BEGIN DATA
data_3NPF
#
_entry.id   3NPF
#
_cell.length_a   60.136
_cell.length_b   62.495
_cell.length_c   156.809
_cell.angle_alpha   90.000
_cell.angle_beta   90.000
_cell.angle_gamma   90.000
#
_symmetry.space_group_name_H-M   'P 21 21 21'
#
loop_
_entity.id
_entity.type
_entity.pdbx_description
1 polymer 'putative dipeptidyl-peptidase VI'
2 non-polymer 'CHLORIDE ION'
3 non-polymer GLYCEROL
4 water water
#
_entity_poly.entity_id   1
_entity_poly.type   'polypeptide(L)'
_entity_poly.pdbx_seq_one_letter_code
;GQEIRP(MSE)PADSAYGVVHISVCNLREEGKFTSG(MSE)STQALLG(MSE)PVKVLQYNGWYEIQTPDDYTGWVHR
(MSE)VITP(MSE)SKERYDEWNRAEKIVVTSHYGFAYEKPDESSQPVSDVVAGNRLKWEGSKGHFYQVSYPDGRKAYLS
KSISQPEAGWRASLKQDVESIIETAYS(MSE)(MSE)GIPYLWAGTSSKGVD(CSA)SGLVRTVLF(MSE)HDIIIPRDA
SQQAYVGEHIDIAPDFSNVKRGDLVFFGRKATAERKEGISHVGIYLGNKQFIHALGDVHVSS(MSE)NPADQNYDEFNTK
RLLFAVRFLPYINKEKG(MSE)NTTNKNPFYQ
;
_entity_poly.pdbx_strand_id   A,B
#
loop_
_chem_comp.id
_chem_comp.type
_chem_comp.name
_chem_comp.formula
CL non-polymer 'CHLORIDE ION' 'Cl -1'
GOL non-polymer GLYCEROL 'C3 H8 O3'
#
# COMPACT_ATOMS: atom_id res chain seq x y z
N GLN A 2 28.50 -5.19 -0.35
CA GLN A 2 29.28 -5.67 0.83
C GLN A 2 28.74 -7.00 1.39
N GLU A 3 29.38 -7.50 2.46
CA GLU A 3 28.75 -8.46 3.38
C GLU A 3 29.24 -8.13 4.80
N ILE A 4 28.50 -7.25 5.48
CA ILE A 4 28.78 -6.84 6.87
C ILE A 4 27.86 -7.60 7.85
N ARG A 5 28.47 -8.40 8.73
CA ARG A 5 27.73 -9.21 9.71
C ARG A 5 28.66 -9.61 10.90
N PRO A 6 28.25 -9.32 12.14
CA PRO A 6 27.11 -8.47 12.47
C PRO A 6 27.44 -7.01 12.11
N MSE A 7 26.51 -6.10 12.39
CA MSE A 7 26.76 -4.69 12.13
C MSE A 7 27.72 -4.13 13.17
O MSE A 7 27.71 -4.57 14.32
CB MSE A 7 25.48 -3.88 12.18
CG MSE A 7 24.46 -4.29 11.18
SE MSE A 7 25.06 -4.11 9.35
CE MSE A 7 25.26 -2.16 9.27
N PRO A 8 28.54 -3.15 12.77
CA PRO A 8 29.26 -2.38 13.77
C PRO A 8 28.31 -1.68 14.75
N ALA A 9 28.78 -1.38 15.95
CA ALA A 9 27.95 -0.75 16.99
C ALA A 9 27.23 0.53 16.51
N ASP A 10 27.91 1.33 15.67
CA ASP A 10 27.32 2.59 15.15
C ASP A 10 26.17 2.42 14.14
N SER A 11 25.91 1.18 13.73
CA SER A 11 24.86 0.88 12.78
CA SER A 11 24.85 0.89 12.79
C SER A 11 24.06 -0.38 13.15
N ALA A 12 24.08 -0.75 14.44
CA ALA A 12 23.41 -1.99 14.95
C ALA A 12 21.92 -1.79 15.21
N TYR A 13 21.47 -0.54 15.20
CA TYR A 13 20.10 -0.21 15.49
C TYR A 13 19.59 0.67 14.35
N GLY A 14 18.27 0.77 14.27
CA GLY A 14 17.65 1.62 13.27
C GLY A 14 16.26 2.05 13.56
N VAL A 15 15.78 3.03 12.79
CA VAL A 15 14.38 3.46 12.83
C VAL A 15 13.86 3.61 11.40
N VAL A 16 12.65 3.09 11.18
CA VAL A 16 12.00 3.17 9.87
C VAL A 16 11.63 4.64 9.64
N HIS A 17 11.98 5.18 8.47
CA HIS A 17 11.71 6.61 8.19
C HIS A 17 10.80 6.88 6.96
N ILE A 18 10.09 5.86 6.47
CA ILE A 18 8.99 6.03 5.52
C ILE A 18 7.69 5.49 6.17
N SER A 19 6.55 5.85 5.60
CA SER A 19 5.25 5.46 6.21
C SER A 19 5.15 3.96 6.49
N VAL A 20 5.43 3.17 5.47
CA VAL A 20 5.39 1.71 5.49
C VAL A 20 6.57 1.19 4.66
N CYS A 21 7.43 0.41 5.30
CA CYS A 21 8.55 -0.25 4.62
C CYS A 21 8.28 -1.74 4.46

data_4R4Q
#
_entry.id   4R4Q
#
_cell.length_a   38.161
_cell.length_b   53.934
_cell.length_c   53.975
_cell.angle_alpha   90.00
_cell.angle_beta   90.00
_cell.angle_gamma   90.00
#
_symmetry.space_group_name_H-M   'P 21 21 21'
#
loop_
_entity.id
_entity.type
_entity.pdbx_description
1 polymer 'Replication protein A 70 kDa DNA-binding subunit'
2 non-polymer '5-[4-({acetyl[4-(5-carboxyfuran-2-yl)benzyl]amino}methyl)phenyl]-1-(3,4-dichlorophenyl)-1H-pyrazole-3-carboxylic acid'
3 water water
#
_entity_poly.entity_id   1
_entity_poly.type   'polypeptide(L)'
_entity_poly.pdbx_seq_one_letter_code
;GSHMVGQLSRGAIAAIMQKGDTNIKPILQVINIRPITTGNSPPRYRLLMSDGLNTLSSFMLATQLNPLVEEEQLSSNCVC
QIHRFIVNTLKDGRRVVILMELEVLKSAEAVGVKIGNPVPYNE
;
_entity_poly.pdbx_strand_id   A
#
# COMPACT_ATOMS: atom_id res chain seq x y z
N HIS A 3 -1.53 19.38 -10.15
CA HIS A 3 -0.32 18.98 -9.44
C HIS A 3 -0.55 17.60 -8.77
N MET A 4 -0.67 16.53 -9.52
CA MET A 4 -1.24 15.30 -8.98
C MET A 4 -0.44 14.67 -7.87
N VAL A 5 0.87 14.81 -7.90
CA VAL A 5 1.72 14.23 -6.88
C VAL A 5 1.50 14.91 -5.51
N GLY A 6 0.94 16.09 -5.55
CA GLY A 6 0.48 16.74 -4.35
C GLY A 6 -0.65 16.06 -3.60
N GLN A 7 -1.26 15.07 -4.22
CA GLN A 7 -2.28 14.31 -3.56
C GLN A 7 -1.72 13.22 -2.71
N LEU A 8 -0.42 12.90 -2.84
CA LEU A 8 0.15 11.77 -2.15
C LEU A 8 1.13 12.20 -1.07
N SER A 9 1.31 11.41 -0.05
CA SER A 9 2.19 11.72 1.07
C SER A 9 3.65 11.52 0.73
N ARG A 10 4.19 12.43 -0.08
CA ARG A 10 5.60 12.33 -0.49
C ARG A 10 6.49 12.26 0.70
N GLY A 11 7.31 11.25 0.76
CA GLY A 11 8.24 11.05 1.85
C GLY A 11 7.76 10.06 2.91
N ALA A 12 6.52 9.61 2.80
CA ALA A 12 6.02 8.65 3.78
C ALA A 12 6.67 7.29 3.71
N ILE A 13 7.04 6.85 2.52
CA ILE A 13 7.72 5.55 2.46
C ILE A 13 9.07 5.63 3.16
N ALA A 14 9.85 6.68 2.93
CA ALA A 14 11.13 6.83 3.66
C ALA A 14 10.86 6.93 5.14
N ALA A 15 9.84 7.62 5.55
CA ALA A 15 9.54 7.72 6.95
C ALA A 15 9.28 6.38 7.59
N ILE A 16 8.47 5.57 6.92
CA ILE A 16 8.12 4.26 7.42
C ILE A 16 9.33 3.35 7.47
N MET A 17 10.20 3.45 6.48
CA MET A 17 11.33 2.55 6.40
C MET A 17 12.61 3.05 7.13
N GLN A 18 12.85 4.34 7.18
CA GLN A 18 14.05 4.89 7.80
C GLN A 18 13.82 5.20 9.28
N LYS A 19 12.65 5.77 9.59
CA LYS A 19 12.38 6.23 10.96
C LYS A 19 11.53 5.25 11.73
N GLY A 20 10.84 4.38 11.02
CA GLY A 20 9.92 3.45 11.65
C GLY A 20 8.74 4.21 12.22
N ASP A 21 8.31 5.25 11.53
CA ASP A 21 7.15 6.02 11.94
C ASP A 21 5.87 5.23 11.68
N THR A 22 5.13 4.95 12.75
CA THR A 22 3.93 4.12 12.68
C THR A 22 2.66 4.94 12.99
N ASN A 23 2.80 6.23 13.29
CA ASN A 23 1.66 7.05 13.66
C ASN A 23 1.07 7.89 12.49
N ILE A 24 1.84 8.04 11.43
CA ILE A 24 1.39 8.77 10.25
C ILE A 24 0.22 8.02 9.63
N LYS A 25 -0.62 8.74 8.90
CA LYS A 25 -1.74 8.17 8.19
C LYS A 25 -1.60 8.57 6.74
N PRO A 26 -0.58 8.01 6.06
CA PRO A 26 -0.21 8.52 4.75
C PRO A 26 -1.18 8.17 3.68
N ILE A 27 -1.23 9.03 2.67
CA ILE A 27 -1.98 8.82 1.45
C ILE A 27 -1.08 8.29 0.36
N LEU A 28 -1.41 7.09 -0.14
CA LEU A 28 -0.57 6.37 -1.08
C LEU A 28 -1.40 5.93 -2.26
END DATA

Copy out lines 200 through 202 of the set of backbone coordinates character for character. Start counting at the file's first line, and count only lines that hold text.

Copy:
CA ASN A 23 1.66 7.05 13.66
C ASN A 23 1.07 7.89 12.49
N ILE A 24 1.84 8.04 11.43